Godspeed, friendly stranger. While this was neither an entirely unreadable book nor completely devoid of any merit, I'm much more wary of art-conjecture novels now. Perhaps sampling other writers' takes on the idea is the way to go with this genre.


message 7: by Martha (new)

Martha I love your review, Madeleine, especially the "grinding pigments"! You are hilarious!


Madeleine Martha wrote: "I love your review, Madeleine, especially the "grinding pigments"! You are hilarious!"

Thanks! I think this is the first negative review I'd ever written so I tried to soften the blow with giggles.


message 9: by Meenakshi (new)

Meenakshi "And, no: "Grinding pigments" is not a euphemism for artist-bangin'."

Haha, Amazing review, Madeleine.


message 10: by Sue (new)

Sue I haven't read this partly because of my continuing aversion to best sellers. I did start it once and remember some grinding of pigments. Just couldn't get interested enough to continue. Your review is great and your humor a pleasure.


Madeleine Meenakshi wrote: ""And, no: "Grinding pigments" is not a euphemism for artist-bangin'."

Haha, Amazing review, Madeleine."


Thank you, Meenakshi! It is always good to hear from you, and not just because you always have such kind things to say. :)


Madeleine Sue wrote: "I haven't read this partly because of my continuing aversion to best sellers. I did start it once and remember some grinding of pigments. Just couldn't get interested enough to continue. Your revie..."

Thanks for all of this, Sue! I'm relieved this review came off as more humorous than self-righteous.

Yeah, I totally understand your bestseller aversion. The public seems to latch onto something good every now and again, but... you know, something about broken clocks being fleetingly right and all.

It's been a few years since I read this but I do recall a feeling of unyielding disinterest accompanying my stubborn insistence to finish this book. I understand why people enjoy it, I swear I do, but it was just not all my taste. Thank you for making me feel better about not liking this book. :)


message 13: by Sue (last edited Jul 15, 2013 06:59PM) (new)

Sue Madeleine wrote: "Sue wrote: "I haven't read this partly because of my continuing aversion to best sellers. I did start it once and remember some grinding of pigments. Just couldn't get interested enough to continue..."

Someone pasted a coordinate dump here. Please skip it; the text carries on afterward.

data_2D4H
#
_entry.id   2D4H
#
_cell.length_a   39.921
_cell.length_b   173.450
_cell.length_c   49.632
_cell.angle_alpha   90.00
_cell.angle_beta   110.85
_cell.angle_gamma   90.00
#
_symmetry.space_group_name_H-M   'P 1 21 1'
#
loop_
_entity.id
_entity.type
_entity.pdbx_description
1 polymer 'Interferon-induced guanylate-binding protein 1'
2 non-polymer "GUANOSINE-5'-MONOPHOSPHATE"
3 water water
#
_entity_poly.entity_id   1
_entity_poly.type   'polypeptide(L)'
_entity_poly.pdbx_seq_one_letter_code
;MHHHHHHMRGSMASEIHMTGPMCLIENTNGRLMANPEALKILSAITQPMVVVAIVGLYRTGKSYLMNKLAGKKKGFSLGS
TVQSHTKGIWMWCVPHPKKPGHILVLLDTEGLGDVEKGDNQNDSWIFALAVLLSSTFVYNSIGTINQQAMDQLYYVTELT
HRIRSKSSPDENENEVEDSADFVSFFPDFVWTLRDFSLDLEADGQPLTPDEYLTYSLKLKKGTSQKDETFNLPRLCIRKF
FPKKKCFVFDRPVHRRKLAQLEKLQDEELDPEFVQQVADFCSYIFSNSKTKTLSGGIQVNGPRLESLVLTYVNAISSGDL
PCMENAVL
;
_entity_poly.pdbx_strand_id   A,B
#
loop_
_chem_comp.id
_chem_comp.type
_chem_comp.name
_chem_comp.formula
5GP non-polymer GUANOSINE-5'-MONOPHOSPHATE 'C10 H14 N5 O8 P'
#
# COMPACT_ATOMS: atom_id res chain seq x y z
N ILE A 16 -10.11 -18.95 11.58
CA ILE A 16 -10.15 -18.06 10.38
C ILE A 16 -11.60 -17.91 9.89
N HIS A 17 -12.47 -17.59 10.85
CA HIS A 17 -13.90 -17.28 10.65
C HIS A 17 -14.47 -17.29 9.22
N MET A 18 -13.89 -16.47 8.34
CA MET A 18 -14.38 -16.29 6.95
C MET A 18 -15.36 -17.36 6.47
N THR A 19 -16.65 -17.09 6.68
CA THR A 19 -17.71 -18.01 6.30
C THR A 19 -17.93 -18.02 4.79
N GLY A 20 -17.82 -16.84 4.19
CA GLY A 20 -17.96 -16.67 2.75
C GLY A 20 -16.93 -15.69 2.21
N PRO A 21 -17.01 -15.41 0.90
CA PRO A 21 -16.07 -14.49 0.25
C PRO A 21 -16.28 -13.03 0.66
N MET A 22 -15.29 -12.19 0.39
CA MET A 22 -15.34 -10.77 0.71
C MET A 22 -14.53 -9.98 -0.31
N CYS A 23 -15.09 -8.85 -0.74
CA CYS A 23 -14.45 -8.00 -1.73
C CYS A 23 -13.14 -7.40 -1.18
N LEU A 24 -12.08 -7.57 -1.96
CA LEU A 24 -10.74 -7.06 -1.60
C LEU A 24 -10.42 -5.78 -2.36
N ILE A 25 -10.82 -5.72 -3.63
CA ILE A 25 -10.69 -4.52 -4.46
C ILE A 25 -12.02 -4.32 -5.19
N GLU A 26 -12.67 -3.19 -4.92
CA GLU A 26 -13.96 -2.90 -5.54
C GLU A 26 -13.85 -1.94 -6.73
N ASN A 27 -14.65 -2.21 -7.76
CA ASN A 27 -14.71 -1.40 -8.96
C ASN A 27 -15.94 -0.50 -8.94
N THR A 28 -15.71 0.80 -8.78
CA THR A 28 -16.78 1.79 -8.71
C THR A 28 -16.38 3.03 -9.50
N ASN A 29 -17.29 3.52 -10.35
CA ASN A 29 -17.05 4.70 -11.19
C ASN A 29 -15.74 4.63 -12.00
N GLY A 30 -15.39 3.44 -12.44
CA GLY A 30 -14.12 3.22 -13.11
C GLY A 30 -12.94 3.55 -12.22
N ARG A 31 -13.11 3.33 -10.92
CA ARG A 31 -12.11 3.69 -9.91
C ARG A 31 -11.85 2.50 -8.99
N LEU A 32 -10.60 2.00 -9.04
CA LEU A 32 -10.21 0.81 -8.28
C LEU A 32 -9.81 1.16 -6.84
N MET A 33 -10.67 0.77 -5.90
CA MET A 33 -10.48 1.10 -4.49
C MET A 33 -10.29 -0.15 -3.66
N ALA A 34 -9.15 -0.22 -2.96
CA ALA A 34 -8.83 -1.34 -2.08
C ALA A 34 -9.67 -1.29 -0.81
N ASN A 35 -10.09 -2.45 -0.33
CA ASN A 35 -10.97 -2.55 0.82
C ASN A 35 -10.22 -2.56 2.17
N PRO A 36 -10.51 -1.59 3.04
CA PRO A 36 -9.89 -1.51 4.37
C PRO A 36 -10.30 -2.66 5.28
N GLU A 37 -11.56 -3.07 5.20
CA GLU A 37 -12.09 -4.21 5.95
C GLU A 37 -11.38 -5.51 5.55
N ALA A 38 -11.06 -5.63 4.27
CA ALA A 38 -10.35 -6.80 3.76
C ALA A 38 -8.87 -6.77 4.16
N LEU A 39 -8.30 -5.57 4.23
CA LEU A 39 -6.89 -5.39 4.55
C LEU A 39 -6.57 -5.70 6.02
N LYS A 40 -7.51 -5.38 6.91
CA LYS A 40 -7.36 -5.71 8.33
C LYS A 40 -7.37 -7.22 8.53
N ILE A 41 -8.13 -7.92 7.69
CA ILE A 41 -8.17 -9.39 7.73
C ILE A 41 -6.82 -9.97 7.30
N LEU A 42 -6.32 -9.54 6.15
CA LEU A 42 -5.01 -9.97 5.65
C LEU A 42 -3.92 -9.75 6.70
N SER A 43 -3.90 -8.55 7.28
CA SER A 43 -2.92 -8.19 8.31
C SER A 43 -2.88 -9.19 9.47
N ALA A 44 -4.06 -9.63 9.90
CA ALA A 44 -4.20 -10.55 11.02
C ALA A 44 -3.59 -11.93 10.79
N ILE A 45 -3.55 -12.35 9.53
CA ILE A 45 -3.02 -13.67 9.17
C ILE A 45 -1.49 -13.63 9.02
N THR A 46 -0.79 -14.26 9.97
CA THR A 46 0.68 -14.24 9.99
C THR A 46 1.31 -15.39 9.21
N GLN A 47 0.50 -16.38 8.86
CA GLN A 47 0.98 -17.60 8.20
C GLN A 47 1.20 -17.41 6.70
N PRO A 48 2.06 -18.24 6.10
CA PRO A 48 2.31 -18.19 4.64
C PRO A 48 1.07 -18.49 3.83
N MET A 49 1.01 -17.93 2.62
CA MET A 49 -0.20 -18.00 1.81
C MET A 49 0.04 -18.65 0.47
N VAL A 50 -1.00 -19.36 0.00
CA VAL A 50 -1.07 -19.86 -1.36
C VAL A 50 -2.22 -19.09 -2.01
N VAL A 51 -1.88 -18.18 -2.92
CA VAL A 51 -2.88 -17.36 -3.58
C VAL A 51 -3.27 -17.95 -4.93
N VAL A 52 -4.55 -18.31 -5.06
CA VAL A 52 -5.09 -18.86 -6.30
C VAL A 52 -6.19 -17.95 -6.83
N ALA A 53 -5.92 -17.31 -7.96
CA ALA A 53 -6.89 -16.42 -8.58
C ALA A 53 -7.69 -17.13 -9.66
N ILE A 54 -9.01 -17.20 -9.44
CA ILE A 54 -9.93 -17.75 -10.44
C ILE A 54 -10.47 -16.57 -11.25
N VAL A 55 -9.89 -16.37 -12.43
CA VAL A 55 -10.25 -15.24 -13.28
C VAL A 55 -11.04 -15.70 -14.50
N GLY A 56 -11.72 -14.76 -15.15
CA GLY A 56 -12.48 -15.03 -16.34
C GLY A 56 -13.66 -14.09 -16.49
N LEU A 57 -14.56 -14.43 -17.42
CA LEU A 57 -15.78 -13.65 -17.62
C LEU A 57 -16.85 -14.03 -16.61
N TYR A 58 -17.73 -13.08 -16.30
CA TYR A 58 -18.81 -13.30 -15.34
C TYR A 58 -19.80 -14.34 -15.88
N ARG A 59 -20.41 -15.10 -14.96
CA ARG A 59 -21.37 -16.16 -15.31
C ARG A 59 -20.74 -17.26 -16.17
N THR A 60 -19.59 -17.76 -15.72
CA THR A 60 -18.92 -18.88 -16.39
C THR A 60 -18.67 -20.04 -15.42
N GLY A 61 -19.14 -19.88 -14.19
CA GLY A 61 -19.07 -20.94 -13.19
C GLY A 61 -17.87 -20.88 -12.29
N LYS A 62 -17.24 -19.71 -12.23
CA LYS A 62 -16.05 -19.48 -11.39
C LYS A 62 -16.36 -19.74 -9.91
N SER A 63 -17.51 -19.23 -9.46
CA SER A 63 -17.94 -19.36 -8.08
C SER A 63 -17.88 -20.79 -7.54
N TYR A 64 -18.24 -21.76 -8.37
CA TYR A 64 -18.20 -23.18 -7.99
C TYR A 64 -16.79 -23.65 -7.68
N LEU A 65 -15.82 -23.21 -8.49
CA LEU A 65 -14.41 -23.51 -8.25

It is funny isn't it when one feels bad about not liking a very popular book. I've been there. Often I avoid very popular books altogether (which is why I was 10 years late for An Instance of the Fingerpost). I usually don't finish books if I can't get involved in them, but I truly respect the way you continued on and then provided us with this wonder of a review.

Glad I could bring some happiness your way as you do for me. :o)


message 14: by Steve (new)

Steve I like how you breathe life into a review of a ho-hum, predictable, 2-star book. Thanks for the warning, Madeleine, even though I was never tempted before this either.


message 15: by Jim (new)

Jim Now if the author had said "grinding pigs" - that would be another matter altogether. I suggest you pull some of the groan-worthiest lines and put them in your review.


Sonia I am only half way through the book, but I feel exactly the same way. I also tried to put Scarlet Johansson in the picture to save my brain from oozing). I am really frustrated with the lack of character development in this novel. I want to know more about the people that surround Griet's life, but they remain a mystery. I cannot understand Vermeer's motivation to use her as an assistant, how he feels about her, his wife and children. This book is like a blend painting, very frustrating.